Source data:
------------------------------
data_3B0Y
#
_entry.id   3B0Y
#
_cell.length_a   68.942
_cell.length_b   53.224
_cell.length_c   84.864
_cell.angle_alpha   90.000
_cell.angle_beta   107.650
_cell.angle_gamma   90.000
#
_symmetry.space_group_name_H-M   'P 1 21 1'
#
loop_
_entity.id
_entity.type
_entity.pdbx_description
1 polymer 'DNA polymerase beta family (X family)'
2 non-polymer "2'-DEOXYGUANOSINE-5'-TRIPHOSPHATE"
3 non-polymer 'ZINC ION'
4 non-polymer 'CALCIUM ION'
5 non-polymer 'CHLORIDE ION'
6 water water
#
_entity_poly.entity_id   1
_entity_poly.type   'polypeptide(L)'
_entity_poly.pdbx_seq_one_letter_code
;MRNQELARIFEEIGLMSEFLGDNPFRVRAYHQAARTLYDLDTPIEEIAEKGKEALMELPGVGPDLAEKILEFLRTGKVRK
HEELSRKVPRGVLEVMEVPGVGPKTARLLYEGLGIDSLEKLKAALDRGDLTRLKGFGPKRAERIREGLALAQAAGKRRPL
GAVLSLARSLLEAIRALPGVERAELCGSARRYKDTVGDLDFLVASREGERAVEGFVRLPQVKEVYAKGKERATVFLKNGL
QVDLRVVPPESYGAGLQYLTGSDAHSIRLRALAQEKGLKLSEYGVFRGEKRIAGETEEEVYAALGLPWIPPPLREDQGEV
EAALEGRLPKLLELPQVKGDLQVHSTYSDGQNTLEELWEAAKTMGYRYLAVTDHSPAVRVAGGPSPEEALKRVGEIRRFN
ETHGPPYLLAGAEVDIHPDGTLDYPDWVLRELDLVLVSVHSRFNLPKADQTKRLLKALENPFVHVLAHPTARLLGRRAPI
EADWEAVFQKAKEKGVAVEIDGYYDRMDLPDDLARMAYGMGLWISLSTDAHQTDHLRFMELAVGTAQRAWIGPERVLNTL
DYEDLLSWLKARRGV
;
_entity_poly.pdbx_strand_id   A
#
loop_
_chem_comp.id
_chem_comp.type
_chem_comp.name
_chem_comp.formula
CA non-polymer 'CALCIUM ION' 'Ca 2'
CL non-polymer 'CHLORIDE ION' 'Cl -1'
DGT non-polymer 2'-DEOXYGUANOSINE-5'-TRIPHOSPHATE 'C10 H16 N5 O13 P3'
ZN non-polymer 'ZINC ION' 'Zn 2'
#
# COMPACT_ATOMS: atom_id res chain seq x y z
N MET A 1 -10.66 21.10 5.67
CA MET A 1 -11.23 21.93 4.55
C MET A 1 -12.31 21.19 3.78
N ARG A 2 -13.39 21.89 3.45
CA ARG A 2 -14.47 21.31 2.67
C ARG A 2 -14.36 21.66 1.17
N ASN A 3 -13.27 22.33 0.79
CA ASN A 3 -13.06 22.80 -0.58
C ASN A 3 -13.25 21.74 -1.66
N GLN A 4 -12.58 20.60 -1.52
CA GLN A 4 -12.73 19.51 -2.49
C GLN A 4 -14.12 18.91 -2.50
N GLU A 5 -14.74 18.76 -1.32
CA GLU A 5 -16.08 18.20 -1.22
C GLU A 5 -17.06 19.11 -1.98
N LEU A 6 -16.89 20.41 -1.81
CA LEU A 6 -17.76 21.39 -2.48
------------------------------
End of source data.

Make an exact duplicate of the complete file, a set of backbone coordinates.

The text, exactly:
data_3B0Y
#
_entry.id   3B0Y
#
_cell.length_a   68.942
_cell.length_b   53.224
_cell.length_c   84.864
_cell.angle_alpha   90.000
_cell.angle_beta   107.650
_cell.angle_gamma   90.000
#
_symmetry.space_group_name_H-M   'P 1 21 1'
#
loop_
_entity.id
_entity.type
_entity.pdbx_description
1 polymer 'DNA polymerase beta family (X family)'
2 non-polymer "2'-DEOXYGUANOSINE-5'-TRIPHOSPHATE"
3 non-polymer 'ZINC ION'
4 non-polymer 'CALCIUM ION'
5 non-polymer 'CHLORIDE ION'
6 water water
#
_entity_poly.entity_id   1
_entity_poly.type   'polypeptide(L)'
_entity_poly.pdbx_seq_one_letter_code
;MRNQELARIFEEIGLMSEFLGDNPFRVRAYHQAARTLYDLDTPIEEIAEKGKEALMELPGVGPDLAEKILEFLRTGKVRK
HEELSRKVPRGVLEVMEVPGVGPKTARLLYEGLGIDSLEKLKAALDRGDLTRLKGFGPKRAERIREGLALAQAAGKRRPL
GAVLSLARSLLEAIRALPGVERAELCGSARRYKDTVGDLDFLVASREGERAVEGFVRLPQVKEVYAKGKERATVFLKNGL
QVDLRVVPPESYGAGLQYLTGSDAHSIRLRALAQEKGLKLSEYGVFRGEKRIAGETEEEVYAALGLPWIPPPLREDQGEV
EAALEGRLPKLLELPQVKGDLQVHSTYSDGQNTLEELWEAAKTMGYRYLAVTDHSPAVRVAGGPSPEEALKRVGEIRRFN
ETHGPPYLLAGAEVDIHPDGTLDYPDWVLRELDLVLVSVHSRFNLPKADQTKRLLKALENPFVHVLAHPTARLLGRRAPI
EADWEAVFQKAKEKGVAVEIDGYYDRMDLPDDLARMAYGMGLWISLSTDAHQTDHLRFMELAVGTAQRAWIGPERVLNTL
DYEDLLSWLKARRGV
;
_entity_poly.pdbx_strand_id   A
#
loop_
_chem_comp.id
_chem_comp.type
_chem_comp.name
_chem_comp.formula
CA non-polymer 'CALCIUM ION' 'Ca 2'
CL non-polymer 'CHLORIDE ION' 'Cl -1'
DGT non-polymer 2'-DEOXYGUANOSINE-5'-TRIPHOSPHATE 'C10 H16 N5 O13 P3'
ZN non-polymer 'ZINC ION' 'Zn 2'
#
# COMPACT_ATOMS: atom_id res chain seq x y z
N MET A 1 -10.66 21.10 5.67
CA MET A 1 -11.23 21.93 4.55
C MET A 1 -12.31 21.19 3.78
N ARG A 2 -13.39 21.89 3.45
CA ARG A 2 -14.47 21.31 2.67
C ARG A 2 -14.36 21.66 1.17
N ASN A 3 -13.27 22.33 0.79
CA ASN A 3 -13.06 22.80 -0.58
C ASN A 3 -13.25 21.74 -1.66
N GLN A 4 -12.58 20.60 -1.52
CA GLN A 4 -12.73 19.51 -2.49
C GLN A 4 -14.12 18.91 -2.50
N GLU A 5 -14.74 18.76 -1.32
CA GLU A 5 -16.08 18.20 -1.22
C GLU A 5 -17.06 19.11 -1.98
N LEU A 6 -16.89 20.41 -1.81
CA LEU A 6 -17.76 21.39 -2.48